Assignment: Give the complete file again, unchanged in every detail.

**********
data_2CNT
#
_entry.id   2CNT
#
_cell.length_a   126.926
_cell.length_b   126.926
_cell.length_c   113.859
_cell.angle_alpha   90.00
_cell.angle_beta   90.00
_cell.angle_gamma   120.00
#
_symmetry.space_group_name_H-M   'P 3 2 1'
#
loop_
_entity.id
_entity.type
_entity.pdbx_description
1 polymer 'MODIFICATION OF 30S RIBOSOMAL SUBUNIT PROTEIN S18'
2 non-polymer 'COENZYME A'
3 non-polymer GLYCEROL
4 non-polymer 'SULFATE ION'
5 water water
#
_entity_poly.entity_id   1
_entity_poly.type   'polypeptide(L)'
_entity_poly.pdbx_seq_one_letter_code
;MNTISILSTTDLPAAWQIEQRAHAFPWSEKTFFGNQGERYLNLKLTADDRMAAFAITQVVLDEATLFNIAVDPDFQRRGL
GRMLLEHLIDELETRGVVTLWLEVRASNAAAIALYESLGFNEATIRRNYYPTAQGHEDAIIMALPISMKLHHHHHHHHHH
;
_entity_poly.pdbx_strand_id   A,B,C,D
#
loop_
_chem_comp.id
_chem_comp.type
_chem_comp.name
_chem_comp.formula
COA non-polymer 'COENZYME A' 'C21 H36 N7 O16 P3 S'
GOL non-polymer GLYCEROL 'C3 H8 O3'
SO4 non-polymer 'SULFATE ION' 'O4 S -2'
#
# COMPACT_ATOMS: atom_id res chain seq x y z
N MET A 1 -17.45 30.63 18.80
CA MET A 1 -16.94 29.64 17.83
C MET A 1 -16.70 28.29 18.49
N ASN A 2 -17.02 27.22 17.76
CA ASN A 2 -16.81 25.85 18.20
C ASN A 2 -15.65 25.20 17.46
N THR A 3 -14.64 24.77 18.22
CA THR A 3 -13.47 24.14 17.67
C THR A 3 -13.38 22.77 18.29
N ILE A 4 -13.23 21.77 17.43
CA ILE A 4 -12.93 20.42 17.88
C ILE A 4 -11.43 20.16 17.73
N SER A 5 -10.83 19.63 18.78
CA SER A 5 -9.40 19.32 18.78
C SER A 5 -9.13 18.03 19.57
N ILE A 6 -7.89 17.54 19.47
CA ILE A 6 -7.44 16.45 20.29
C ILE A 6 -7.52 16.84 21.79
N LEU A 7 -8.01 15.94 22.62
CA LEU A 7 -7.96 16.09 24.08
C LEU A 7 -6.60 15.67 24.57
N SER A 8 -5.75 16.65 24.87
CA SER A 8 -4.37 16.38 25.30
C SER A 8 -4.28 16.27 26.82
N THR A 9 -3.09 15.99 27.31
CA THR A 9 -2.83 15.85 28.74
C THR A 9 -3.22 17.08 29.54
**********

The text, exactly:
data_2CNT
#
_entry.id   2CNT
#
_cell.length_a   126.926
_cell.length_b   126.926
_cell.length_c   113.859
_cell.angle_alpha   90.00
_cell.angle_beta   90.00
_cell.angle_gamma   120.00
#
_symmetry.space_group_name_H-M   'P 3 2 1'
#
loop_
_entity.id
_entity.type
_entity.pdbx_description
1 polymer 'MODIFICATION OF 30S RIBOSOMAL SUBUNIT PROTEIN S18'
2 non-polymer 'COENZYME A'
3 non-polymer GLYCEROL
4 non-polymer 'SULFATE ION'
5 water water
#
_entity_poly.entity_id   1
_entity_poly.type   'polypeptide(L)'
_entity_poly.pdbx_seq_one_letter_code
;MNTISILSTTDLPAAWQIEQRAHAFPWSEKTFFGNQGERYLNLKLTADDRMAAFAITQVVLDEATLFNIAVDPDFQRRGL
GRMLLEHLIDELETRGVVTLWLEVRASNAAAIALYESLGFNEATIRRNYYPTAQGHEDAIIMALPISMKLHHHHHHHHHH
;
_entity_poly.pdbx_strand_id   A,B,C,D
#
loop_
_chem_comp.id
_chem_comp.type
_chem_comp.name
_chem_comp.formula
COA non-polymer 'COENZYME A' 'C21 H36 N7 O16 P3 S'
GOL non-polymer GLYCEROL 'C3 H8 O3'
SO4 non-polymer 'SULFATE ION' 'O4 S -2'
#
# COMPACT_ATOMS: atom_id res chain seq x y z
N MET A 1 -17.45 30.63 18.80
CA MET A 1 -16.94 29.64 17.83
C MET A 1 -16.70 28.29 18.49
N ASN A 2 -17.02 27.22 17.76
CA ASN A 2 -16.81 25.85 18.20
C ASN A 2 -15.65 25.20 17.46
N THR A 3 -14.64 24.77 18.22
CA THR A 3 -13.47 24.14 17.67
C THR A 3 -13.38 22.77 18.29
N ILE A 4 -13.23 21.77 17.43
CA ILE A 4 -12.93 20.42 17.88
C ILE A 4 -11.43 20.16 17.73
N SER A 5 -10.83 19.63 18.78
CA SER A 5 -9.40 19.32 18.78
C SER A 5 -9.13 18.03 19.57
N ILE A 6 -7.89 17.54 19.47
CA ILE A 6 -7.44 16.45 20.29
C ILE A 6 -7.52 16.84 21.79
N LEU A 7 -8.01 15.94 22.62
CA LEU A 7 -7.96 16.09 24.08
C LEU A 7 -6.60 15.67 24.57
N SER A 8 -5.75 16.65 24.87
CA SER A 8 -4.37 16.38 25.30
C SER A 8 -4.28 16.27 26.82
N THR A 9 -3.09 15.99 27.31
CA THR A 9 -2.83 15.85 28.74
C THR A 9 -3.22 17.08 29.54